1902, the abolition of likin was provided, and as a com-
pensation, import duties were to be raised to not more
than twelve and one-half per cent and export duties to
not more than seven and one-half per cent. The Pream-
ble of Article VIII of that treaty reads: 18

"The Chinese Government recognizing that a system
of levying Likin (Inland Transit Tax) and other duties
on goods at the place of production, in transit, and at
destination, impedes the free circulation of commodities
and injures the interests of trade, hereby undertake to
discard completely these means of raising revenue with
the limitation mentioned in Section 8.

"The British Government, in return, consent to allow
a surtax in excess of the tariff rates for the time being
in force to be imposed on foreign goods imported by
British subjects and a surtax in addition to the export
duty on Chinese produce destined for export abroad or

"It is clearly understood that, after Likin barriers
and other stations for taxing goods in transit have been
removed, no attempt shall be made to revive them in
any form or under any pretext whatever ; that in no
case shall the surtax on foreign imports exceed the
equivalent of one and a half times the import duties
leviable in terms of the Final Protocol signed by China
and the Powers on the 7th day of September, 1901 ; that
payment of the import duty and surtax shall secure for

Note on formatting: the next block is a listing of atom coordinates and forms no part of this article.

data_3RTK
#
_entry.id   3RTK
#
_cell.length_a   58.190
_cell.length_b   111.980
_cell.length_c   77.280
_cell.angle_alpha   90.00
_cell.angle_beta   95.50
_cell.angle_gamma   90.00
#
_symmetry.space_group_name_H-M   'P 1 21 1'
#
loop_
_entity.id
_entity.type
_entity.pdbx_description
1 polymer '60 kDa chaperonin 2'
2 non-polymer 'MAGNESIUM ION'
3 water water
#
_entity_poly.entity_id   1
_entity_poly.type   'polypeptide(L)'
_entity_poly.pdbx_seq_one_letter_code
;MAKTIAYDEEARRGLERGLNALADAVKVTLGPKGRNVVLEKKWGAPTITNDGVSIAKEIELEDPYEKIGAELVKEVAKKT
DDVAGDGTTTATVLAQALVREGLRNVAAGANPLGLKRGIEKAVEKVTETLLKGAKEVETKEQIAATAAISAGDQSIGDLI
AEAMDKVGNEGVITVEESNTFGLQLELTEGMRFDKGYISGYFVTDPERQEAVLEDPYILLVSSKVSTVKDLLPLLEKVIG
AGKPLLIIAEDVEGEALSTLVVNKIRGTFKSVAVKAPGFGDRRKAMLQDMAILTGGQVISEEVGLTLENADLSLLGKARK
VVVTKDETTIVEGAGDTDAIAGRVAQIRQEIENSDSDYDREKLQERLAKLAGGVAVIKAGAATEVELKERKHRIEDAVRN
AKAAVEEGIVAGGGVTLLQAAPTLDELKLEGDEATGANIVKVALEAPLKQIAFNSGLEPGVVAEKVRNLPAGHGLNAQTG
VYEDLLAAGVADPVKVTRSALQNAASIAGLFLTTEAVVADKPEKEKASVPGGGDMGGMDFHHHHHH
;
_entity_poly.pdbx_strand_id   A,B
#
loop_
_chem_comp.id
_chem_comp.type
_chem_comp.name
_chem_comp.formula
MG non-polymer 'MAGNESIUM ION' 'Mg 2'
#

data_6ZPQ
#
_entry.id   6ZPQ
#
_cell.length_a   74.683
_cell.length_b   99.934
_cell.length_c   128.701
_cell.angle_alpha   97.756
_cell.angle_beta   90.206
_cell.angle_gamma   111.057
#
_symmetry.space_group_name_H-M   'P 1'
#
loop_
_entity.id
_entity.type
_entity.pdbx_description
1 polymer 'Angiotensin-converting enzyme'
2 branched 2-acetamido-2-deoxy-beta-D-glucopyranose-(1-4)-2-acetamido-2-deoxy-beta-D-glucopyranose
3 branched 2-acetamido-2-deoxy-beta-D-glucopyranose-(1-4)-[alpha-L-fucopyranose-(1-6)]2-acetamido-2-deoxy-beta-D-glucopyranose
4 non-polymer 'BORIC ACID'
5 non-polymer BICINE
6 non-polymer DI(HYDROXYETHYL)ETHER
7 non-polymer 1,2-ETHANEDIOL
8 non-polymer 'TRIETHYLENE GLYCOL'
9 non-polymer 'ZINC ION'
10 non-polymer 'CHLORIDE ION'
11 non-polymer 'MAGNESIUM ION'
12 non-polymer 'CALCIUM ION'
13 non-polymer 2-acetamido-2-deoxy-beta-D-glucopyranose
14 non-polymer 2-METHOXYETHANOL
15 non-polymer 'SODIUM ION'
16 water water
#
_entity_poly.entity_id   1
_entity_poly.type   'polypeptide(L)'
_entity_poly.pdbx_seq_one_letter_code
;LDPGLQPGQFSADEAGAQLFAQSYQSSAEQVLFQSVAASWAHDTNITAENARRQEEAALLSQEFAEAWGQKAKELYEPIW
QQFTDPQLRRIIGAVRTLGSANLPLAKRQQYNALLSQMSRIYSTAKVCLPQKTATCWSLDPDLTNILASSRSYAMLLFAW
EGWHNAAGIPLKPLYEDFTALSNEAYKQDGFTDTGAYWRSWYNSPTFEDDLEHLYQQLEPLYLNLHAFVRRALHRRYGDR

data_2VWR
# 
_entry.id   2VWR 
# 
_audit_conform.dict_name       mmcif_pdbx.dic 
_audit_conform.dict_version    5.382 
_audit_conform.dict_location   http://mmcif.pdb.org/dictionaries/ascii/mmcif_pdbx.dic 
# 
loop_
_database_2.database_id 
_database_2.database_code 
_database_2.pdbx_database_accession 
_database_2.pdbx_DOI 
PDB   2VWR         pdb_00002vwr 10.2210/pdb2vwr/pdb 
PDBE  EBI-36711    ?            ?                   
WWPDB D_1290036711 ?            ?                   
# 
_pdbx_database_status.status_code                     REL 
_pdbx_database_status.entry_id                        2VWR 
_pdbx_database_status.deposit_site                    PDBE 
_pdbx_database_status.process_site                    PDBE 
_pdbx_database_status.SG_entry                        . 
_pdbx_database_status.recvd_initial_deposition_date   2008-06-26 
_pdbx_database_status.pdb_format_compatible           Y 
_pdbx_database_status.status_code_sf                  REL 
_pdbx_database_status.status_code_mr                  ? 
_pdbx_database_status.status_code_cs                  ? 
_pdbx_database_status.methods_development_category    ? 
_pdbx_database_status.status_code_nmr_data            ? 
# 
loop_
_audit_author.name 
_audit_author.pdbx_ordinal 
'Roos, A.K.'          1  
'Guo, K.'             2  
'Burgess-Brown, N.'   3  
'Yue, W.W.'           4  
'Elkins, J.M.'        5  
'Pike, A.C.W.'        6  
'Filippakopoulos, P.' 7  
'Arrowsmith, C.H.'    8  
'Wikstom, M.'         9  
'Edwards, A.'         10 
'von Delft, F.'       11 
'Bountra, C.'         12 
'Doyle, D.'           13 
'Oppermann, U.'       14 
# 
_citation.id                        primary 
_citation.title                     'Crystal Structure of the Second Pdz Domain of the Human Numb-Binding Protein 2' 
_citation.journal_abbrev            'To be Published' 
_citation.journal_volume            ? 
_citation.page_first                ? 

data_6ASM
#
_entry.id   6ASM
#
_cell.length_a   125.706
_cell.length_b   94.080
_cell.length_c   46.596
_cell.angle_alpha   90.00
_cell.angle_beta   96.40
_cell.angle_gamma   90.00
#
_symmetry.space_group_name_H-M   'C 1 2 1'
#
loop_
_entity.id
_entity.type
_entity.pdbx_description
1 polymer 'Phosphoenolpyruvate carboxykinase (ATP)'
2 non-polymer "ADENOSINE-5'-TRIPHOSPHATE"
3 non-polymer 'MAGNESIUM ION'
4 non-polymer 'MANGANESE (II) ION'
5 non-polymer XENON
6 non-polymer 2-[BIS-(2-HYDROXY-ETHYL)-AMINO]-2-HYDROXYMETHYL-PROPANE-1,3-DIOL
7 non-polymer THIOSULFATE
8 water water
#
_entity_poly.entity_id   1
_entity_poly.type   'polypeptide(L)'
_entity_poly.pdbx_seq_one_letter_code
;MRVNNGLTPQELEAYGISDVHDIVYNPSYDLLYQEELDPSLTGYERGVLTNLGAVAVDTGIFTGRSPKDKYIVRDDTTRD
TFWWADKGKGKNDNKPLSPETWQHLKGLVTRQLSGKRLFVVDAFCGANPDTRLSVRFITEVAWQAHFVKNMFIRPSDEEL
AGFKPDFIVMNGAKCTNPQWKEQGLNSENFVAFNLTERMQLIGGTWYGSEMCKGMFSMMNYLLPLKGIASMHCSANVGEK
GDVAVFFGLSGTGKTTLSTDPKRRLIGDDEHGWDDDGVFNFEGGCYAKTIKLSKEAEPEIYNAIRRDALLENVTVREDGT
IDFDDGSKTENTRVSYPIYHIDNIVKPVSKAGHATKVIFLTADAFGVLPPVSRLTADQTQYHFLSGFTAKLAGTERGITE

foreign imports, whether in the hands of Chinese or
non-Chinese subjects, in original packages or otherwise,
complete immunity from all Other taxation, examination
or delay; that the total amount of taxation leviable on
native produce by export abroad shall, under no circum-
stances, exceed seven and one-half per cent ad valorem."

This consent, however, for an increase of the import
tariff to twelve and one-half per cent and of export duty


to seven and one-half per cent in recompense for the abo-
lition of likin was made under the following conditions:

"1. That all Powers who are now or who may here-
after become entitled to most favored nation treatment in
China enter into the same engagements.

"2. And that their assent is neither directly or indi-
rectly made dependent on the granting by China of any
political concession or of any exclusive commercial con-

"3. Should the Powers entitled to most favored na-
treatment have failed to agree to enter into the
jements undertaken by Great Britain under this
Article by the 1st January, 1904, then the provisions of
the Articles shall only come into force when all the
Powers have signed their acceptance of these engage-
ments." 19

Similar consent was also granted in the American Treaty
of October 8, 1903,-° and in the Japanese treaty of the
same date. 21 Inasmuch, however, as the unanimous con-
sent is required of the Powers that are enjoying or
may enjoy the most favored nation treatment, as stipu-
lated in the British conditions, the provisions have so far
been non-effective.

The last revision of the tariff took place in 1018. It